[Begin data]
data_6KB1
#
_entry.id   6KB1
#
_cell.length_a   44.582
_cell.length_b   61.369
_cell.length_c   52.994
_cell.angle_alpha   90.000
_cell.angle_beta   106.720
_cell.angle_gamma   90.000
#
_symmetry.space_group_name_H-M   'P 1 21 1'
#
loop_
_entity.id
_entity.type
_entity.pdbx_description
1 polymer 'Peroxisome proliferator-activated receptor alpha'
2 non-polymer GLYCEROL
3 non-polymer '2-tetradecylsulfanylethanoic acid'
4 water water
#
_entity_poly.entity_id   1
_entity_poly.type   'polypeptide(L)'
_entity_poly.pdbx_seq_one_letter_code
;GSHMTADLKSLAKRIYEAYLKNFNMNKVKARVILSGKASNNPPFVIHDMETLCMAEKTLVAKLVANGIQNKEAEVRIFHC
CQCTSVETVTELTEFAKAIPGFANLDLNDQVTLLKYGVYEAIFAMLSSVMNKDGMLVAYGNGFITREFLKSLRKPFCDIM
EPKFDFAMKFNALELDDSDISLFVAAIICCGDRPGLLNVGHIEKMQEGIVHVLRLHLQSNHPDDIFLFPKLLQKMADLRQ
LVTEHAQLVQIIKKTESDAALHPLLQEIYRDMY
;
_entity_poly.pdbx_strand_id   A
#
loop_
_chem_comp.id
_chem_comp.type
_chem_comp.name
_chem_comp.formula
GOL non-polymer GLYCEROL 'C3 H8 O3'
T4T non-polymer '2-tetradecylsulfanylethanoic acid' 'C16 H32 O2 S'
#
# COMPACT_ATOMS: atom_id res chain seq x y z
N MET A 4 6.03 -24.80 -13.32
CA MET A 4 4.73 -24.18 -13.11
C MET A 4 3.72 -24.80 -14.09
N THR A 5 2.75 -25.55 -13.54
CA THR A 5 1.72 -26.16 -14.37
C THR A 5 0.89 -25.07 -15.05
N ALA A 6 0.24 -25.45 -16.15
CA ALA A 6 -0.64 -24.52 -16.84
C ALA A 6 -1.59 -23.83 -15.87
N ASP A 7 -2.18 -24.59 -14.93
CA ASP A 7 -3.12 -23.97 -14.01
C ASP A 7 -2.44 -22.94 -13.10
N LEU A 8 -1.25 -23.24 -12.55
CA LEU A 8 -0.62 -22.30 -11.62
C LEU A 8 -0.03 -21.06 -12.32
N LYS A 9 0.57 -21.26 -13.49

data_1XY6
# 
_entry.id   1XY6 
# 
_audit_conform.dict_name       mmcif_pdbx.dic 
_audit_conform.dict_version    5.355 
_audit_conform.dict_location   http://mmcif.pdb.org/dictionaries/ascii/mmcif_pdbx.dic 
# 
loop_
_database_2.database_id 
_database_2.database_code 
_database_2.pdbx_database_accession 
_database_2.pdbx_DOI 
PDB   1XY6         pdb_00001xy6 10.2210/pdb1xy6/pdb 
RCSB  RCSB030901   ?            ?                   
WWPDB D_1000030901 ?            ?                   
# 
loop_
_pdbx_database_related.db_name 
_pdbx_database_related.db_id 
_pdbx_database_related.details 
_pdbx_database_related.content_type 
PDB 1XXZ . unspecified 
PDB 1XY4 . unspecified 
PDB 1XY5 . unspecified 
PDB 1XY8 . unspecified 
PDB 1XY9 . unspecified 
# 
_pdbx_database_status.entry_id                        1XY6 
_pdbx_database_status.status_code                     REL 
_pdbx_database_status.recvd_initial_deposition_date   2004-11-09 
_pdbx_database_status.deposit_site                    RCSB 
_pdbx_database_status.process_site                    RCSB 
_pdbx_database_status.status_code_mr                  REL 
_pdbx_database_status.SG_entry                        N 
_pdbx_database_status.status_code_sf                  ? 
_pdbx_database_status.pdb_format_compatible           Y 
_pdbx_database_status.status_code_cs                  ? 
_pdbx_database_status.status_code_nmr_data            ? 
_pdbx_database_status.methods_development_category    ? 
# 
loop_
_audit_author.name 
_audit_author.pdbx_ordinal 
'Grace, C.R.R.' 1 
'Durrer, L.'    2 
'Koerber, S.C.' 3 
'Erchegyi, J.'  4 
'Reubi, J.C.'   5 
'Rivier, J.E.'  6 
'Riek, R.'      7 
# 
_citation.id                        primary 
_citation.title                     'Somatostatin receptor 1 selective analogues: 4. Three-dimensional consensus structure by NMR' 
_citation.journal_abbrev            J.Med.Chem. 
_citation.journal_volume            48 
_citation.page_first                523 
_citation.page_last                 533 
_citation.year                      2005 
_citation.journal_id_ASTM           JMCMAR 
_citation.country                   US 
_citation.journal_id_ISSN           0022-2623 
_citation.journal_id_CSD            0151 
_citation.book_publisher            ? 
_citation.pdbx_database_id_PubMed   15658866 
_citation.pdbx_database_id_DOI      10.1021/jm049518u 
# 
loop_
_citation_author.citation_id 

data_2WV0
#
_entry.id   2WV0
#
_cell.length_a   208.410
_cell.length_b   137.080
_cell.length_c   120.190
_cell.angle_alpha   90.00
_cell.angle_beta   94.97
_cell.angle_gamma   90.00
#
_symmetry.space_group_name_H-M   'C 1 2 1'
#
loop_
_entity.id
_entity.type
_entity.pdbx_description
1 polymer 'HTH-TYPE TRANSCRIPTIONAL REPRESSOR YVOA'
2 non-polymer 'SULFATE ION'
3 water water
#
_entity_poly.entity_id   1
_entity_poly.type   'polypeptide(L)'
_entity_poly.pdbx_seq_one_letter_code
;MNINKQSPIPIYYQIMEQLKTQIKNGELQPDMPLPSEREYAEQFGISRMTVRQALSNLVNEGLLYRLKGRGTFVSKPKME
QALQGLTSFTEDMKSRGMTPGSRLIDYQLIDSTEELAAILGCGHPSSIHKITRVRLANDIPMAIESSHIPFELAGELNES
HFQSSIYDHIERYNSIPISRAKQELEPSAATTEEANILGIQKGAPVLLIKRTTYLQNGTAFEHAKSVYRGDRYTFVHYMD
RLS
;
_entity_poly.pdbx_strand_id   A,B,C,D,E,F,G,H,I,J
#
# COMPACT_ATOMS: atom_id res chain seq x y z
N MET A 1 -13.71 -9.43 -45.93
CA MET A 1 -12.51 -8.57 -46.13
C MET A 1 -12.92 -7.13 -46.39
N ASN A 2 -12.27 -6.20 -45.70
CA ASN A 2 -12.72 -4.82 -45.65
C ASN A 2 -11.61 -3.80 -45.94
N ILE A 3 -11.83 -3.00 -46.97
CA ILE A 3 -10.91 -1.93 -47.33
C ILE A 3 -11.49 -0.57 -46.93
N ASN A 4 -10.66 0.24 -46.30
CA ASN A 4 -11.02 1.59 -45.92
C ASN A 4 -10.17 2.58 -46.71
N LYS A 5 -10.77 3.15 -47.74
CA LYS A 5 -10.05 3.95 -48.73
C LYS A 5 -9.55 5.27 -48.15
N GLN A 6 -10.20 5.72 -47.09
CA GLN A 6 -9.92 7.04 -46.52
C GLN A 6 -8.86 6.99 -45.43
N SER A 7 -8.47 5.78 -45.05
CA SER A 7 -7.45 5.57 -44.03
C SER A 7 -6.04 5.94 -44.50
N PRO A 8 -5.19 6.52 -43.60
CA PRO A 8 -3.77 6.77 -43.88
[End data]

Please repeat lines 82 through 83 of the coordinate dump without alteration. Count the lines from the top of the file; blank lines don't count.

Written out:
PDB 1XY5 . unspecified 
PDB 1XY8 . unspecified 